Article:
Wednesday, 23 November 2016

Crowning of thorns

Campo & Campo, Belgium, sells on 29 November 2016 an "Old Master, 16th century" Mocking of Christ, a rather large (107 by 71 cm) oil on panel without an estimate.

The auction catalogue adds that it was described as "Derick Baegert" at a previous sale in 1969. It is not really a Mocking of Christ, more a Crowning of Thorns, with the Flagellation in the background.

It is a work of considerable quality, but hard to put a precise name on it. I have discussed the iconography in a previous post (where I rather stupidly noticed the mechanism to put the crown of thorns on the head of Christ for the first time, even though it is standard in these paintings). This time, the addition of the Flagellation in the background is a bonus, but not a unique invention.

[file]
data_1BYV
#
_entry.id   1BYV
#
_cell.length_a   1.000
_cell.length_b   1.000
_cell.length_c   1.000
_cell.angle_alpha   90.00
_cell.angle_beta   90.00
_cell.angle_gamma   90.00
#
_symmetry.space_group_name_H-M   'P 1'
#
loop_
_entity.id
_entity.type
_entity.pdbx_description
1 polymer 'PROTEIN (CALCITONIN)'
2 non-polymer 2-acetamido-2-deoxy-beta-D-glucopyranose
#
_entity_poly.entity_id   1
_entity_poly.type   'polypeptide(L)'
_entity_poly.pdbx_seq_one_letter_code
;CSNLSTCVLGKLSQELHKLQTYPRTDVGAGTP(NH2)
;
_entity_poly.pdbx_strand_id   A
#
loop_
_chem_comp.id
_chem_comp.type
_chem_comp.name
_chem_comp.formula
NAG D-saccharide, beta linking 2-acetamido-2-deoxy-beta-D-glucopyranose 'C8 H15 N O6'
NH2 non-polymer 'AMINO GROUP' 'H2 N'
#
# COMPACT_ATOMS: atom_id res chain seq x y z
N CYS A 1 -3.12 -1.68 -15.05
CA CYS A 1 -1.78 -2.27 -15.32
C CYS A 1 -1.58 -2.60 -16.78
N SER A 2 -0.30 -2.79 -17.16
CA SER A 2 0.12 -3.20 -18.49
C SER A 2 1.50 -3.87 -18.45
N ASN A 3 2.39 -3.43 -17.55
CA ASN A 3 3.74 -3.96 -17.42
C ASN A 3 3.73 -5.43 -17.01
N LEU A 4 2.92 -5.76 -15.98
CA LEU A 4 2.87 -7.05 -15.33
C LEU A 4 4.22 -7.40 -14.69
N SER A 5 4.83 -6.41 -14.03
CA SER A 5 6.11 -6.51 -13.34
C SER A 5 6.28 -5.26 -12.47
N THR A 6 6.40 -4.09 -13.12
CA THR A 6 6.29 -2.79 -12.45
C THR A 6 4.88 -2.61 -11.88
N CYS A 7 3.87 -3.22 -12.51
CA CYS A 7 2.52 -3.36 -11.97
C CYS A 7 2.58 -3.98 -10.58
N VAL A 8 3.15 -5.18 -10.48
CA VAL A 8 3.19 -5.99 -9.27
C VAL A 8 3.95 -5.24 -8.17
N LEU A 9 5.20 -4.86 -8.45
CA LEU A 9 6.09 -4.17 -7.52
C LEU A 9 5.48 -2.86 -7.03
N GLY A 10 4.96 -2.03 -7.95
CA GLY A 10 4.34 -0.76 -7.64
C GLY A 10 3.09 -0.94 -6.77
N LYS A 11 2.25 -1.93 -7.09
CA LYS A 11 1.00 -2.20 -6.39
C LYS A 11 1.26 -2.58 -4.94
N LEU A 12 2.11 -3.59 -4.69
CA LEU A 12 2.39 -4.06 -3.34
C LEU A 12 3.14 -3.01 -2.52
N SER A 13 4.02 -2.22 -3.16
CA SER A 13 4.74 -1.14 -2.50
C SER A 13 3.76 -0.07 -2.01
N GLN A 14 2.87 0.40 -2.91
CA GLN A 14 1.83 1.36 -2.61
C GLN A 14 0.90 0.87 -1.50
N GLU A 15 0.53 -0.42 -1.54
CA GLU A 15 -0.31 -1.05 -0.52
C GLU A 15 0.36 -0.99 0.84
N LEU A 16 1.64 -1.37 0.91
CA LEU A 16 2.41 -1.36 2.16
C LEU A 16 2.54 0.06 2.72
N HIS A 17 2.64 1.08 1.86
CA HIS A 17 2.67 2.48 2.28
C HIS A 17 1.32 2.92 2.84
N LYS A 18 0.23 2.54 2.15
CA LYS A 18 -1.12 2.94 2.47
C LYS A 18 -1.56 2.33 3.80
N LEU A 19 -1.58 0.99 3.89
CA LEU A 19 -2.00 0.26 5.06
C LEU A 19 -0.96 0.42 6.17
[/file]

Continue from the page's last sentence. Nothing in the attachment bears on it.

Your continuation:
Insome aspects the closest composition I could find is probably this one from the workshop of Cornelis Engebrechtsz., from the Gemaldegalerie in Berlin. But the painting for sale is (or looks) older or more archaic, and seems more likely to be from the end of the 15th century, and probably German. Both works have that strange element of the man kneeling in front of Christ pointing to his mouth (instead of holding out a stick, the usual element one can find here).

The above by Jan Joest of Kalkar (1450-1520) also shows the same asic composition, and is already closer in time and place.

Derick Baegert is too good an artist to be responsible for this painting, but perhaps Jan Baegert is a possibility. This Flagellation and Crowning by him is still more restrained and refined than the work for sale though.

What's it worth? 8,000 to 10,000 Euro says my gut instinct.

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